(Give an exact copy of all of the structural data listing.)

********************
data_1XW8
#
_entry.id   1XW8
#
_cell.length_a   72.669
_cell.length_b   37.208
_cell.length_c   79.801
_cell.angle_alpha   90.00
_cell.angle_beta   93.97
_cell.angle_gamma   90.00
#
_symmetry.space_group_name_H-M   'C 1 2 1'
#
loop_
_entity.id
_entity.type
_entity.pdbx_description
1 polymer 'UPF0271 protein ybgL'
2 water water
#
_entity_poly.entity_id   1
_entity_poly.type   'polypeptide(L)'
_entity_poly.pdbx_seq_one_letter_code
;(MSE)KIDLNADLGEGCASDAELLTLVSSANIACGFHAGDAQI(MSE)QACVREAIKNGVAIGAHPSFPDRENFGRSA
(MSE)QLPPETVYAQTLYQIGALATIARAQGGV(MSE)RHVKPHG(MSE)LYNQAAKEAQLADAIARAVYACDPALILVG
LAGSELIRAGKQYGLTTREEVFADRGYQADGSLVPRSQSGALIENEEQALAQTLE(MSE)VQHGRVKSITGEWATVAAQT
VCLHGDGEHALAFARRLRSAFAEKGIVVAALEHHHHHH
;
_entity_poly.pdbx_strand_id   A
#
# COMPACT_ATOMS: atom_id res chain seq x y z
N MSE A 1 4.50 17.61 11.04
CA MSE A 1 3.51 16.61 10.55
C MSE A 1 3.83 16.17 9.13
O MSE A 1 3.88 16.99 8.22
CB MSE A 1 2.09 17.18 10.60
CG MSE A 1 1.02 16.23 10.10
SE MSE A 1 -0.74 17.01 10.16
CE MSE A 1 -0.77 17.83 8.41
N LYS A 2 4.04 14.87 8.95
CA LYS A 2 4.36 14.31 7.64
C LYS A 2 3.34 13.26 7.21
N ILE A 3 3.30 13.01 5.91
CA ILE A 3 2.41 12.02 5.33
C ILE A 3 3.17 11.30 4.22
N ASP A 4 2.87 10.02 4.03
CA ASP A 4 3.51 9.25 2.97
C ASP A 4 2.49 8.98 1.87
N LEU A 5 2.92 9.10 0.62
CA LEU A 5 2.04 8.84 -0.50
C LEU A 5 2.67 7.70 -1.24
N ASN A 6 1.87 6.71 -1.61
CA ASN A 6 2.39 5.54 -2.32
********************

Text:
data_1XW8
#
_entry.id   1XW8
#
_cell.length_a   72.669
_cell.length_b   37.208
_cell.length_c   79.801
_cell.angle_alpha   90.00
_cell.angle_beta   93.97
_cell.angle_gamma   90.00
#
_symmetry.space_group_name_H-M   'C 1 2 1'
#
loop_
_entity.id
_entity.type
_entity.pdbx_description
1 polymer 'UPF0271 protein ybgL'
2 water water
#
_entity_poly.entity_id   1
_entity_poly.type   'polypeptide(L)'
_entity_poly.pdbx_seq_one_letter_code
;(MSE)KIDLNADLGEGCASDAELLTLVSSANIACGFHAGDAQI(MSE)QACVREAIKNGVAIGAHPSFPDRENFGRSA
(MSE)QLPPETVYAQTLYQIGALATIARAQGGV(MSE)RHVKPHG(MSE)LYNQAAKEAQLADAIARAVYACDPALILVG
LAGSELIRAGKQYGLTTREEVFADRGYQADGSLVPRSQSGALIENEEQALAQTLE(MSE)VQHGRVKSITGEWATVAAQT
VCLHGDGEHALAFARRLRSAFAEKGIVVAALEHHHHHH
;
_entity_poly.pdbx_strand_id   A
#
# COMPACT_ATOMS: atom_id res chain seq x y z
N MSE A 1 4.50 17.61 11.04
CA MSE A 1 3.51 16.61 10.55
C MSE A 1 3.83 16.17 9.13
O MSE A 1 3.88 16.99 8.22
CB MSE A 1 2.09 17.18 10.60
CG MSE A 1 1.02 16.23 10.10
SE MSE A 1 -0.74 17.01 10.16
CE MSE A 1 -0.77 17.83 8.41
N LYS A 2 4.04 14.87 8.95
CA LYS A 2 4.36 14.31 7.64
C LYS A 2 3.34 13.26 7.21
N ILE A 3 3.30 13.01 5.91
CA ILE A 3 2.41 12.02 5.33
C ILE A 3 3.17 11.30 4.22
N ASP A 4 2.87 10.02 4.03
CA ASP A 4 3.51 9.25 2.97
C ASP A 4 2.49 8.98 1.87
N LEU A 5 2.92 9.10 0.62
CA LEU A 5 2.04 8.84 -0.50
C LEU A 5 2.67 7.70 -1.24
N ASN A 6 1.87 6.71 -1.61
CA ASN A 6 2.39 5.54 -2.32